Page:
A lovely friend, who works with pupils who have an ASD, kindly wrote to me to explain the following, which I include here for others who might have been wondering:

    "Vestibular is to do with balance e.g. getting confused and agitated on an escalator. Proprioceptive is to do with the sense of where your body is in space e.g. not knowing which way to go if you're heading towards someone in the street. If you're hypersensitive in a particular area/s, you avoid those sensations and tend to have adverse reactions when you encounter them. If you're hyposensitive you have reduced sensations in a particular area/s, so might seek out these experiences in a non-typical manner to compensate e.g. sniffing or licking things excessively. I did some research recently with KS2 pupils with high functioning autism and Aspergers and every participant identified hypersensitivity, largely in relation to noise, smell and touch as having a negative impact on their school experience."

  3. Hi Sophie,

    I am a 33-year old aspie girl and I really like your blog. I sometimes cry when I read it. I think I have already fallen in love with you and Grace.

    You didn't quite get the definitions right. Vestibular is body relative to planet earth (the tilting sense). Proprioceptive is body parts relative to each other (how you know where your hand is when it's behind your back).

    I've got lots more information on my website, - please have a look, because I think it will be helpful. It sounds to me like Grace needs a pair of coloured glasses. You could e-mail me through my website if you like.


  4. Hello Debi,

    Thank you for your lovely comments. I'm glad you like my blog, though I feel bad that it makes you cry sometimes! I'm going to go and read your website now to find out more that might be useful for Grace.

    Take care


  5. Hi Sophie,

    No feeling bad! I don't cry because I'm sad, I cry because of how lovely you are with Grace and Betty and how you cuddle them and are so caring - it's really beautiful. E.g. I really liked your letter that you put in Grace's bag when she went away on that school trip, and I love the background picture of you and Grace kissing. What you have is a real skill that not all mothers do have and it makes me really emotional.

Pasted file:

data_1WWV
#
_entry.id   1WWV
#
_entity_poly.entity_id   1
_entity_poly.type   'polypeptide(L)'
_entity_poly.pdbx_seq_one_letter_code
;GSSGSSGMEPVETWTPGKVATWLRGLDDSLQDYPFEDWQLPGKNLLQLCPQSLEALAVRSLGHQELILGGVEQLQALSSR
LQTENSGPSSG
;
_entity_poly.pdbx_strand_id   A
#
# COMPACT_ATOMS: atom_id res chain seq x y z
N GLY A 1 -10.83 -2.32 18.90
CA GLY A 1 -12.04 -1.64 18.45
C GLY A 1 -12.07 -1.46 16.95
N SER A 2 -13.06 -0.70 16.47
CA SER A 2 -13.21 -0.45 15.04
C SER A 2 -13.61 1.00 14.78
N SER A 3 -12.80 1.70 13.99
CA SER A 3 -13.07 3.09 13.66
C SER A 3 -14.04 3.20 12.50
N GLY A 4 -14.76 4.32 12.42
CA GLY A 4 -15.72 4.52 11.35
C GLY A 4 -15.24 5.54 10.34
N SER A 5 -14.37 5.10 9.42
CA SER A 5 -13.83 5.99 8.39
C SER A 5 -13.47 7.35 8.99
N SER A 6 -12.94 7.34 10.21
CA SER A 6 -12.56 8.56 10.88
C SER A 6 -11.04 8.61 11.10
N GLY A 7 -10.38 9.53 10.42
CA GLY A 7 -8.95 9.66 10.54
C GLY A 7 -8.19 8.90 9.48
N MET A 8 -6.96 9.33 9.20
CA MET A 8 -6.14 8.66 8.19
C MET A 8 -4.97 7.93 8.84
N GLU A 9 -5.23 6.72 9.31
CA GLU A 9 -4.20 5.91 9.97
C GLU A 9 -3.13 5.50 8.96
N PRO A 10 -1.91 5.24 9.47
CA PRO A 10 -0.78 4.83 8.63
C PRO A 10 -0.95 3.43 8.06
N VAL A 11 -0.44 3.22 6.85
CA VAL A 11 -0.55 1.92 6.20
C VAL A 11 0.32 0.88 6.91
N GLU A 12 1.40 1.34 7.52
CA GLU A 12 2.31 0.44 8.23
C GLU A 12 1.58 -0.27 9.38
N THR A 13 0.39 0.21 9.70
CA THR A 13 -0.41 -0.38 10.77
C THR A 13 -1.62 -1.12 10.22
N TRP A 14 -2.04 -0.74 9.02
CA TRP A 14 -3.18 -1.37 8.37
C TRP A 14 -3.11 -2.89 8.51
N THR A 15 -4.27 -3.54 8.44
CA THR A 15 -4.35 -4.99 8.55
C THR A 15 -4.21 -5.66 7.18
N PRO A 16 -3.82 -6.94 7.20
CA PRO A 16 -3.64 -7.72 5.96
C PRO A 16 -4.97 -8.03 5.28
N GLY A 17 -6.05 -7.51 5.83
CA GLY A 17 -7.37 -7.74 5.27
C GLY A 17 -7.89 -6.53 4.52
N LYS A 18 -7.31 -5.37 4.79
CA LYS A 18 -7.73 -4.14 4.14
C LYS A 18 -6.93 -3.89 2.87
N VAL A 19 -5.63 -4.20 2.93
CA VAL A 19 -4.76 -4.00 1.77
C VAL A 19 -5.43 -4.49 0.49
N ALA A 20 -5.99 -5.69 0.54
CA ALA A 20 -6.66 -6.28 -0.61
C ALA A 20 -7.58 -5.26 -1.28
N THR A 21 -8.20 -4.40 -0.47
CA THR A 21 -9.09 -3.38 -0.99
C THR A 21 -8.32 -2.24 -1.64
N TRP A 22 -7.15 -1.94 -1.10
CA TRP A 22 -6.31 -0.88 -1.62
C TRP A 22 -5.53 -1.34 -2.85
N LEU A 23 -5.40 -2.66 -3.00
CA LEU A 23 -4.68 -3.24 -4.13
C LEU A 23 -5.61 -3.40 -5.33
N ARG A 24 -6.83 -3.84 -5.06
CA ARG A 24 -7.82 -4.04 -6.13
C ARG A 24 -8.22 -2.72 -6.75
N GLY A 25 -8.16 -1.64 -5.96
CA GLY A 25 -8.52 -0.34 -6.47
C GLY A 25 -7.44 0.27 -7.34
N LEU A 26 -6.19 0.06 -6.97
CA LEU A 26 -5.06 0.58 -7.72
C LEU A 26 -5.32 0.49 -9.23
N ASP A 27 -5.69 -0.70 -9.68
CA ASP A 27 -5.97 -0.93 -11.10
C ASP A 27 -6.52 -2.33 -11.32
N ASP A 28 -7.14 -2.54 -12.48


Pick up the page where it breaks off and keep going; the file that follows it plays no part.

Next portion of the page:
Enjoy the website - I'll give you my phone number if you e-mail me and I can probably explain anything more than you might need to know, e.g. about the hyper- and the hypo-sensitivity stuff.


  6. Hi Sophie,

    I just looked at my website, and realise it doesn’t explain exactly what the vestibular and propriosensory are, so I’ll give it a go here.

    Vestibular = the tilting sense = how you know if you are tilted or upside down. This is the sense that tells you if you are upside down on a rollercoaster, and it tells me when to kick out of my front somersault in trampolining. I experience it as a feeling in my stomach.

    Hyper-sensitivity means over-sensitive. So, people who are hyper-sensitive to vestibular motion will hate roller-coasters and might get travel sick in general. They might really hate stairs and heights.

    Hypo-sensitivity means under-sensitive. So, people who are hypo-sensitive to vestibular motion (e.g. me!) will absolutely crave somersaults, trampolining, ice-skating, bike-riding, jumping around, anything with that tilting motion. I think of it like I have to be upside down and twirling around a certain amount to feel “normal”. I need MORE of this stuff than the average person to feel okay.

    So, depending on whether a person is hyper- or hypo-to vestibular motion, they will appear very different but there is a common root.

    Propriosensory = the body sense. Where is my left foot just now – it’s under my desk, so I cannot see it, hear it, smell it, taste or touch it, but I do have an idea where it is in relation to the rest of my body. That’s the propriosensory system telling me that.

    Hyper-sensitivity in the propriosensory world means being extra aware. My Alexander teacher slightly moved two fingers of my hand apart very gently and, when I became aware of this, I described it as “whoah, you’re splitting up my hand” or something very dramatic like that.